It’s been kinda popular in Christian circles over the past few decades to really focus on the end times, Christ’s return, and discerning the signs to point to his immanent return. Back in the late 90s the “Left Behind” series of books and movies were really popular. There were Christian TV shows that really focused on the return of Christ and reading the signs. And just this past spring there were some people worried that they might accidentally take the sign of the beast if they got the then-still forthcoming Covid vaccination. First of all, God is not now and never has been trying to trick his people into rejecting him. To believe in a God who would do that you have to believe in a malicious, untrustworthy heavenly father who looks a lot more like some earthly fathers than the heavenly father we see revealed in Jesus. The Bible does teach that God tests his people. But there aren’t trick questions on the test. God does not want his people to fail. And God is not reserving heaven only for the deserving. That’s the whole point of the Gospel – that God in Christ is reaching out to the undeserving, the unworthy, and making them worthy not through their own effort or getting the questions on the test right, but through the cross of Christ. Sure, there will be those who appear to be following Jesus but aren’t who might fall away, but that’s because of the pressure of persecution, not because somebody somewhere got tricked by God. Let’s put that view of God, that image of God, to rest.

 

What Jesus wants for us as his followers is to understand the times we are living in without obsessing about or trying to predict his return. In Mark 13:32, he said “But concerning that day or that hour, no one knows, not even the angels in heaven, nor the Son, but only the Father.” Even Jesus himself, the Son, does not know when he is returning. That is something only the Father knows. If Jesus doesn’t know, then I can promise you some TV evangelist making a prediction doesn’t know either.

 

In Acts 1:6-8, the disciples are concerned about when Jesus will establish God’s Kingdom in it’s fullness. This is after Good Friday. After the Resurrection. So now must be the time, right? No. “So when they had come together, they asked him, “Lord, will you at this time restore the kingdom to Israel?” He said to them, “It is not for you to know times or seasons that the Father has fixed by his own authority. But you will receive power when the Holy Spirit has come upon you, and you will be my witnesses in Jerusalem and in all Judea and Samaria, and to the end of the earth.”

 

So given what Jesus has said himself about his return, what is Paul getting at in Romans 13? Look again at Vv. 11 through the first part of V. 12. The resurrection of Jesus was the inauguration of the last days, the end times. We have been living in the “end times” for the last 2,000 or so years. The disciples fully expected Jesus to return during their lifetime, but they didn’t allow his delay to discourage them or deter them from the task at hand – living as faithful followers of Jesus every day of their lives here on this earth. And that has been the task of every generation of believers ever since. And that is exactly what Paul is saying here. Understand the times you are living in. Christ’s return, regardless of when it comes, is a day closer than it was yesterday, right? And it is 2,000 years closer than it was when Christ ascended to sit at the Father’s side. REGARDLESS of when he comes, his return is always closer now than it was then. So live like it.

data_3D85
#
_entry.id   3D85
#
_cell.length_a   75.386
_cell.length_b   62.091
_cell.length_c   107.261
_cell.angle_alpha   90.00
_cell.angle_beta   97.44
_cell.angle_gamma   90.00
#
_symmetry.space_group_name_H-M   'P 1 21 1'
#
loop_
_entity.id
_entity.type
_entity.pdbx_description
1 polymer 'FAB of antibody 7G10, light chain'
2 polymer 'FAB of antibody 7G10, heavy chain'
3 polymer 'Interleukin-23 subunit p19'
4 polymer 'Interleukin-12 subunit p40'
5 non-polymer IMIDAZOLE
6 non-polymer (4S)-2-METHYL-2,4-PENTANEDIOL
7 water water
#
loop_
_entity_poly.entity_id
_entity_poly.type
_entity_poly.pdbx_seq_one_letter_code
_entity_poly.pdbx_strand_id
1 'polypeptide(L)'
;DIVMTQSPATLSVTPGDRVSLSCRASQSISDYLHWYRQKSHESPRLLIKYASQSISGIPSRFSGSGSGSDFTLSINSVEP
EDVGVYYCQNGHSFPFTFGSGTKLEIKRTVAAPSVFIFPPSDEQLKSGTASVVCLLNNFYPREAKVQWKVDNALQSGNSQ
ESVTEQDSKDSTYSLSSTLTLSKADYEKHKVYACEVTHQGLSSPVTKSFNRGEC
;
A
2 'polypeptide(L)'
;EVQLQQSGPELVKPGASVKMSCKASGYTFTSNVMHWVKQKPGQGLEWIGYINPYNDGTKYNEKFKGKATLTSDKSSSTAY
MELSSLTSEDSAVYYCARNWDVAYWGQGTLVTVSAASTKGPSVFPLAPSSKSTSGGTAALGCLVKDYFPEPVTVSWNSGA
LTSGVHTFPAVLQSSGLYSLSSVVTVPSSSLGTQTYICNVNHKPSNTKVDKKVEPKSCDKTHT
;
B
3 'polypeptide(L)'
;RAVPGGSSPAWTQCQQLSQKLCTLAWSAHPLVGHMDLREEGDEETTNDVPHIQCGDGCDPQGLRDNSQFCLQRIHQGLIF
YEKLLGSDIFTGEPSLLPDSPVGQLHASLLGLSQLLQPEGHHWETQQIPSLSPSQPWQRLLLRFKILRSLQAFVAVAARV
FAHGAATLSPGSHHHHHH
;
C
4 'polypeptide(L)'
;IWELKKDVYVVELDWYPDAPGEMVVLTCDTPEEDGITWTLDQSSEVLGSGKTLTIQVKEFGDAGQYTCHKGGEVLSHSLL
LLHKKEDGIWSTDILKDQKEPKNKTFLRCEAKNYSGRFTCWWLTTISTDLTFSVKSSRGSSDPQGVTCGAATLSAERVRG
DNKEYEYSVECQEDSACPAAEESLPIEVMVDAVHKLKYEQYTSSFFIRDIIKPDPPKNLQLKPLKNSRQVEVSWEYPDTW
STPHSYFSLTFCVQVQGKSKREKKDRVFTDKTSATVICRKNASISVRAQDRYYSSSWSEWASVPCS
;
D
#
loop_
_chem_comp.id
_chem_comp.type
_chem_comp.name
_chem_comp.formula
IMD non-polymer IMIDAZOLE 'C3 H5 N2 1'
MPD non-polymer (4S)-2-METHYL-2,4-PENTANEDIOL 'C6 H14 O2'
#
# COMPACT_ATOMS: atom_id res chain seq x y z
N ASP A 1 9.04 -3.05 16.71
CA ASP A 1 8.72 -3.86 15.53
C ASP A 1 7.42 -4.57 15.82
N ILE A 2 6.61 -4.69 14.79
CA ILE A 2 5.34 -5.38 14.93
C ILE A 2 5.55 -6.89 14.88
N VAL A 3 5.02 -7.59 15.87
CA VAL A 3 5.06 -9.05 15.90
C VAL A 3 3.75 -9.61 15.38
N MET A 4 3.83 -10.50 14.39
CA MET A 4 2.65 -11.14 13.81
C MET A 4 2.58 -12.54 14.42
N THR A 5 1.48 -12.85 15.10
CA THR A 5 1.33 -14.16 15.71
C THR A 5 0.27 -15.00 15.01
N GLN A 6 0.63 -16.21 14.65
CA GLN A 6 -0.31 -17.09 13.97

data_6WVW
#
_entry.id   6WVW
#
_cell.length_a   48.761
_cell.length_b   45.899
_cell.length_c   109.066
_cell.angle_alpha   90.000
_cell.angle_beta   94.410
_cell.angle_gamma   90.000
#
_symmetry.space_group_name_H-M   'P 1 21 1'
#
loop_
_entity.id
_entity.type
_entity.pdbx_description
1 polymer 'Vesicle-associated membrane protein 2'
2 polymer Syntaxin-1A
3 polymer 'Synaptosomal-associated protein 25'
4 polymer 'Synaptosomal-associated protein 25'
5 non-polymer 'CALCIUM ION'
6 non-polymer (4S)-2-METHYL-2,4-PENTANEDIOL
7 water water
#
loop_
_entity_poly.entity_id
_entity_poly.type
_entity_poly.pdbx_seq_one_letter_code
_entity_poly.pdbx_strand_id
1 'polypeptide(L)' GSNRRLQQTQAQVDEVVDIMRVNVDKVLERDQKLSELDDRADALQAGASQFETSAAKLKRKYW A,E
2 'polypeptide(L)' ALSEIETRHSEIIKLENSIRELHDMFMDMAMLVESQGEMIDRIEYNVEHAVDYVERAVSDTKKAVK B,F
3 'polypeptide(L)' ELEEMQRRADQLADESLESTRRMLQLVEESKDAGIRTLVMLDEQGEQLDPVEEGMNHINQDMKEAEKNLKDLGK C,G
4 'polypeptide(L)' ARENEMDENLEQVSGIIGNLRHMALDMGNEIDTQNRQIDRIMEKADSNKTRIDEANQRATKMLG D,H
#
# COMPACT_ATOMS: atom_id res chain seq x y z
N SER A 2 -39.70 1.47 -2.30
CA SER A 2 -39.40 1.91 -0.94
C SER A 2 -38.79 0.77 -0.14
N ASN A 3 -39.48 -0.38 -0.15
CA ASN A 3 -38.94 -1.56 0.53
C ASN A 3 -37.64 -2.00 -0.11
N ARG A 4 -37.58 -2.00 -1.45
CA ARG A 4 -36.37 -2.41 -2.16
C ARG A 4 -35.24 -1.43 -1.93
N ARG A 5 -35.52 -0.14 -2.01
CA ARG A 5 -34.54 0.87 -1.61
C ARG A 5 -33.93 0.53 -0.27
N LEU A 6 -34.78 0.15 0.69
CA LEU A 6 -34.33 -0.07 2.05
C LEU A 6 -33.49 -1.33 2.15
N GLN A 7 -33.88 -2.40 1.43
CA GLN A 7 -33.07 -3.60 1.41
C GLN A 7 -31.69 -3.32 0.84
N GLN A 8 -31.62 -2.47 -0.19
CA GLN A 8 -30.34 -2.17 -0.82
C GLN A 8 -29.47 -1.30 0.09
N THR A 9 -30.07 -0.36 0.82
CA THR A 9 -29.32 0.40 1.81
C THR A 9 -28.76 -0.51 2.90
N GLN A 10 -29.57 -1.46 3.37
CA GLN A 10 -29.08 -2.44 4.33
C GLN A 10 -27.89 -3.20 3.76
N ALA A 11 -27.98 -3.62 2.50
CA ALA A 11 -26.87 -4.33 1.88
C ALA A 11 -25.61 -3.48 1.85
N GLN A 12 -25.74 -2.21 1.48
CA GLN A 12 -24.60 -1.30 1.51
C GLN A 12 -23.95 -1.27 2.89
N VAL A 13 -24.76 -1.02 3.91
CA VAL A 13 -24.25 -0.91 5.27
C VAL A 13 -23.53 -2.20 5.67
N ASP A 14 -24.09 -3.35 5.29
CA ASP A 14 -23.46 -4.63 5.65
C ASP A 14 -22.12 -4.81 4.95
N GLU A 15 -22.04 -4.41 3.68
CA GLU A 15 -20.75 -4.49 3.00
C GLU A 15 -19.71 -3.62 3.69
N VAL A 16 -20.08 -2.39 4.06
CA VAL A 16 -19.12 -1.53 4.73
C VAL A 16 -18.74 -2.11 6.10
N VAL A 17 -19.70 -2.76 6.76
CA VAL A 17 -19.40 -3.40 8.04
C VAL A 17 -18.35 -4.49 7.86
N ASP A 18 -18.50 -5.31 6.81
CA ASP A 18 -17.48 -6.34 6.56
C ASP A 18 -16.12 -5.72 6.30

During his 1960 presidential campaign, John F. Kennedy often closed his speeches with the story of Colonel Davenport, the Speaker of the Connecticut House of Representatives. One day in 1789, the sky of Hartford darkened ominously, and some of the representatives, glancing out the windows, feared the end was at hand. Quelling a clamor for immediate adjournment, Davenport rose and said, “The Day of Judgement is either approaching or it is not. If it is not, there is no cause for adjournment. If it is, I choose to be found doing my duty. Therefore, I wish that candles be brought.”

 

Rather than fearing what is to come, we are to be faithful till Christ returns. Instead of fearing the dark, we’re to be lights as we watch and wait. Look at the rest of V. 12 through V. 14. Awareness of the times we are living in leads to right living.

 

When people are asleep in the dark, they wear night clothes, right? But when they wake up to attack the day, they change their clothes into whatever is appropriate for their task, right? Well, usually. I think there are two kinds of people in the world, those who would wear their jammies all day every day if they could, and those who get up and get dressed. How many of you change into day clothes when you get up? How many stay in jammies as long as they can? How many of you have ever gone to Meijer in your jammies? Becky and I are kind of weird, because I’m much more likely than she is to sleep in, but she’s much more likely to stay in her jammies than I am. If I can, I’ll sleep in. But when I get up, I shower and change. For some reason, I’m not comfortable in jammies during the day, unless I’m sick or recovering from surgery or something. Even then, I’ll probably change my clothes. But Becky will stay in her jammies as long as she possibly can. And she’ll change into them as soon as she possibly can after she gets home from work. But she’s the early to bed and early to rise type, and I’m the stay up late and sleep in if possible type. We’re just weird that way.